Northrop Grumman is building the F-35’s new radar, designated the AN/APG-85, the company announced Jan. 11. It described the radar as the “cornerstone” of the F-35’s future sensor suite and as the replacement for Northrop’s AN/APG-81, which is fitted to the existing version of the fighter.
The Air Force’s budget documents have referenced the AN/APG-85, an active, electronically-scanned array (AESA) radar, since last year, but Northrop has not been allowed to discuss the program until now and wasn’t cleared to go much beyond its press release.
“The capability of the F-35 advanced radar will enhance the DOD’s ability to execute the National Defense Strategy in the future,” the F-35 Joint Program Office said in response to an email query from Air & Space Forces Magazine. “Therefore, certain information will continue to be protected by enhanced security measures due to the critical nature of the technology.”
Northrop said the new radar is an “advanced multifunction sensor that will be compatible with all variants of the F-35 aircraft and will be capable of defeating current and projected adversarial air and surface threats.” It is not yet clear if it will be retrofitted to existing models of the fighter.
The new radar will probably be available in time to equip seven jets at the tail end of the Lot 17 F-35 contract, options for which were set between the Joint Program Office and Lockheed Martin earlier this month. The Joint Program Office said only that the new radar “is planned for fielding in Lot 17.” Lot 17 aircraft could potentially be delivered by late 2025 or early 2026.
Development of the radar “will incorporate some of the latest technologies available and help ensure air superiority,” the company said. “This advanced sensor will provide unparalleled battlespace situational awareness that translates into platform lethality, effectiveness and survivability.”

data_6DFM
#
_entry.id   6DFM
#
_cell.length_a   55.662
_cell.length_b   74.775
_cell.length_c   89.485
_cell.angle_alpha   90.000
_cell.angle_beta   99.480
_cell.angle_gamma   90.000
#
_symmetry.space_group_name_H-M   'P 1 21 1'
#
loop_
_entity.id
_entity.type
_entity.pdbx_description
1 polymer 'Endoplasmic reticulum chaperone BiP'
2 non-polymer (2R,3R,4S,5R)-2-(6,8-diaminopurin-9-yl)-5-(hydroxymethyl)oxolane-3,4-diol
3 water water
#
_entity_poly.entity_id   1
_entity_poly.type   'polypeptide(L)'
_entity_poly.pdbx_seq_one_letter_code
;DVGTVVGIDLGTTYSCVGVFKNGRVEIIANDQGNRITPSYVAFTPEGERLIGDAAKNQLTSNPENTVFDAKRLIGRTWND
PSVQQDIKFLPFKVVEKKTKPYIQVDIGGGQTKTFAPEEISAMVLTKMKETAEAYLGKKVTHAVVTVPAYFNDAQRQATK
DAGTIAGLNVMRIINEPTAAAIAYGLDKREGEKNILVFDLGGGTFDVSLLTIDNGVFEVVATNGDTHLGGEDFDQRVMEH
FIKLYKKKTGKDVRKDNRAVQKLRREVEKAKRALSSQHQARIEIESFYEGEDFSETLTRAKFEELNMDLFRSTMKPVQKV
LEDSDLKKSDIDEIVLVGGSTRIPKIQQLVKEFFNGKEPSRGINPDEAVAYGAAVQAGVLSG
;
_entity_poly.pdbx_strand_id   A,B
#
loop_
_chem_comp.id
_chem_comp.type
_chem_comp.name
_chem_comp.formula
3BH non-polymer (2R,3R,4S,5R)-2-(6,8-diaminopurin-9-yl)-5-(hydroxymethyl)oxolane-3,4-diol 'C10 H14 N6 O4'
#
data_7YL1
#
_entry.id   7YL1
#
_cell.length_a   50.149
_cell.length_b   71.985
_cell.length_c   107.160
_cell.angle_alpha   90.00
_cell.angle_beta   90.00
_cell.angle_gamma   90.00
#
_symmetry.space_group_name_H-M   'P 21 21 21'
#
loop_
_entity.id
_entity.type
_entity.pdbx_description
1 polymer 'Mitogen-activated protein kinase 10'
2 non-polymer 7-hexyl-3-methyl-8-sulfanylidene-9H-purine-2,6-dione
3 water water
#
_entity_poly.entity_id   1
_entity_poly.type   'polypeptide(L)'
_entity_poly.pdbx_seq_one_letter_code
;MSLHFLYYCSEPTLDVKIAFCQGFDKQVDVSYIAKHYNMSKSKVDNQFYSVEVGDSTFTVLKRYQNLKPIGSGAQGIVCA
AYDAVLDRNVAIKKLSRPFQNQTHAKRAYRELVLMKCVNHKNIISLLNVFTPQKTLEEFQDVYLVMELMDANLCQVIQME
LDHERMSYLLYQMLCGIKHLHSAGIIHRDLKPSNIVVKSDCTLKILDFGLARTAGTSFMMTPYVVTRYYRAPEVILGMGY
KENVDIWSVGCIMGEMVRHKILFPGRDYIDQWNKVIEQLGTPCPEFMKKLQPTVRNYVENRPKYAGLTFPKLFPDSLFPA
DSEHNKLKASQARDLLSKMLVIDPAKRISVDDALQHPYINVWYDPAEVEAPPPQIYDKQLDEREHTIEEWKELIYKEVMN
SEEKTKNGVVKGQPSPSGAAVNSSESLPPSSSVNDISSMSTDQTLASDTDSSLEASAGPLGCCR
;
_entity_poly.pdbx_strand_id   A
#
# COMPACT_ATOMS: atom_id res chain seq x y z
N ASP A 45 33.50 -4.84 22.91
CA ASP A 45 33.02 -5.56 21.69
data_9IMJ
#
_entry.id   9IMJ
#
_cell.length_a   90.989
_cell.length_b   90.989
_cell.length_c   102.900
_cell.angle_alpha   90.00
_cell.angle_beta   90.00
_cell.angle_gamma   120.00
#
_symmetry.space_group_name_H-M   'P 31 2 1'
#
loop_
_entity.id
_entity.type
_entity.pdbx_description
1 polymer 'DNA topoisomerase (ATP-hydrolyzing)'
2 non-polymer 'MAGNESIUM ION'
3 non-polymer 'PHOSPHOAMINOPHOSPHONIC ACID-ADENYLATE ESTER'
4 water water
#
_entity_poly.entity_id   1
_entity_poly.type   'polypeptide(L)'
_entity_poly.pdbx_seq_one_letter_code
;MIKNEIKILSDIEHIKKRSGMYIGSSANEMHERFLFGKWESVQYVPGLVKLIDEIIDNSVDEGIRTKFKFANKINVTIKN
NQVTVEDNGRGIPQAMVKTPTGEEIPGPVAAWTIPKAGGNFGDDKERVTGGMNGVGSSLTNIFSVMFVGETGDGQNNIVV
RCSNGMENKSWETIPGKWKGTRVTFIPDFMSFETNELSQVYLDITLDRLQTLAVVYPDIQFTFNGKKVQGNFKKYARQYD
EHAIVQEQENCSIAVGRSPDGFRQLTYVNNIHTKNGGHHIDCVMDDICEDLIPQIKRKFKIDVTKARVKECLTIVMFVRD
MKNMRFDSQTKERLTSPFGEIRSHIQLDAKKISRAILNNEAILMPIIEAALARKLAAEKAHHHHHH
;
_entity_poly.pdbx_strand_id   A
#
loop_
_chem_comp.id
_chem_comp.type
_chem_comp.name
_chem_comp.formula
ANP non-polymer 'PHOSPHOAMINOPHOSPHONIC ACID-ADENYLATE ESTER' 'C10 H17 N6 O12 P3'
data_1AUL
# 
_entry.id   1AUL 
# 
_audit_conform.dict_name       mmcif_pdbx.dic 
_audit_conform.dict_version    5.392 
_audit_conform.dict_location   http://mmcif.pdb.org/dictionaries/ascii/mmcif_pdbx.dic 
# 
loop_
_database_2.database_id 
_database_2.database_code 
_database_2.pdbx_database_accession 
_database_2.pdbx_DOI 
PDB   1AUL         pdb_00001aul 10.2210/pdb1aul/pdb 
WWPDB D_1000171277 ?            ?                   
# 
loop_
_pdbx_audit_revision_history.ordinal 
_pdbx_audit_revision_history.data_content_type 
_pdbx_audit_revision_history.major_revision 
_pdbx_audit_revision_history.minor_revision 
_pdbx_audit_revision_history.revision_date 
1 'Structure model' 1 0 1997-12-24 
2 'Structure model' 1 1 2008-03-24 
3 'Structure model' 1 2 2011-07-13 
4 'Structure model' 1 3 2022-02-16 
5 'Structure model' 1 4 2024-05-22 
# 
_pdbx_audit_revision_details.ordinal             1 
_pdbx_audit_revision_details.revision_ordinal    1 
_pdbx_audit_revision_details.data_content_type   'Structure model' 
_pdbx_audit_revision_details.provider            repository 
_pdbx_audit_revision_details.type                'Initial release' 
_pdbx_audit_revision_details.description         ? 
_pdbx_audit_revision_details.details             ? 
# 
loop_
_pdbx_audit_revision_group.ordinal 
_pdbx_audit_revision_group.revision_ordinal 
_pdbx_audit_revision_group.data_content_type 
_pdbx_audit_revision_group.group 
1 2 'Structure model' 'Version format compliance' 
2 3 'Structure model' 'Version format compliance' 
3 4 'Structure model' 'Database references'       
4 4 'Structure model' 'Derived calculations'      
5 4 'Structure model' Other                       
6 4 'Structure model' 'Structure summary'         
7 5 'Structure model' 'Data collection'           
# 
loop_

Neither Northrop nor the F-35 Joint Program Office would comment on the degree of commonality between the two radars, or whether the new unit will completely replace the old one or if only certain elements will be changed.
“We do not disclose technical information on operational capabilities,” the JPO said in response to most questions about the AN/APG-85.
Slides on Northrop’s website show the current AN/APG-81 being employed against adversary fighters, ground threats, against uncrewed aerial vehicles and cruise missiles, conducting bomb damage assessment, performing a ground moving target indicator (GMTI) role and performing a synthetic aperture radar mapping function. Presumably, the AN/APG-85 will go beyond those functions, with greater resolution and even less susceptibility to jamming and spoofing.
Government and industry officials have also spoken of the F-35’s radar being capable of performing electronic warfare, offensive directed energy operations and cyber warfare functions.
The radar will be developed and built at Northrop’s Linthicum, Md. facilities, where the AN/APG-81 is built now. The same facility also builds the APG-83 Scalable Agile Beam Radar (SABR), an AESA that is being backfitted to the Air Force’s F-16s.
At the outset of the F-35 program, former Air Force Secretary James Roche told Air & Space Forces Magazine that the radar’s transmit and receive modules would be so reliable and degrade so gracefully, the unit would not need service and could be “sealed in” for the life of the aircraft.
“Until we come up with something better,” Roche said at the time. “Then we’ll open it up and seal in a new one.”
The new radar will be a key piece of equipment for the Block 4 version of the F-35, which will add a host of new capabilities to the jet, such as new electronic warfare capabilities and new weapons. The need to provide power and cooling for these additional features is one of the reasons the Air Force is in the throes of deciding whether to equip Block 4 versions of its F-35As with an all-new engine based on one of the Adaptive Engine Transition Program (AETP) powerplants, or an upgrade package being touted by Pratt & Whitney, which is the sole maker of the F135 engine that powers the fighter.
Northrop noted that it is a major partner to Lockheed Martin on the F-35, and in addition to the radar, builds the center fuselage and wing skins, “several sensor systems,” avionics, mission systems and mission-planning software, pilot and maintainer training systems, “electronic warfare simulation test capability” and overall stealth capabilities.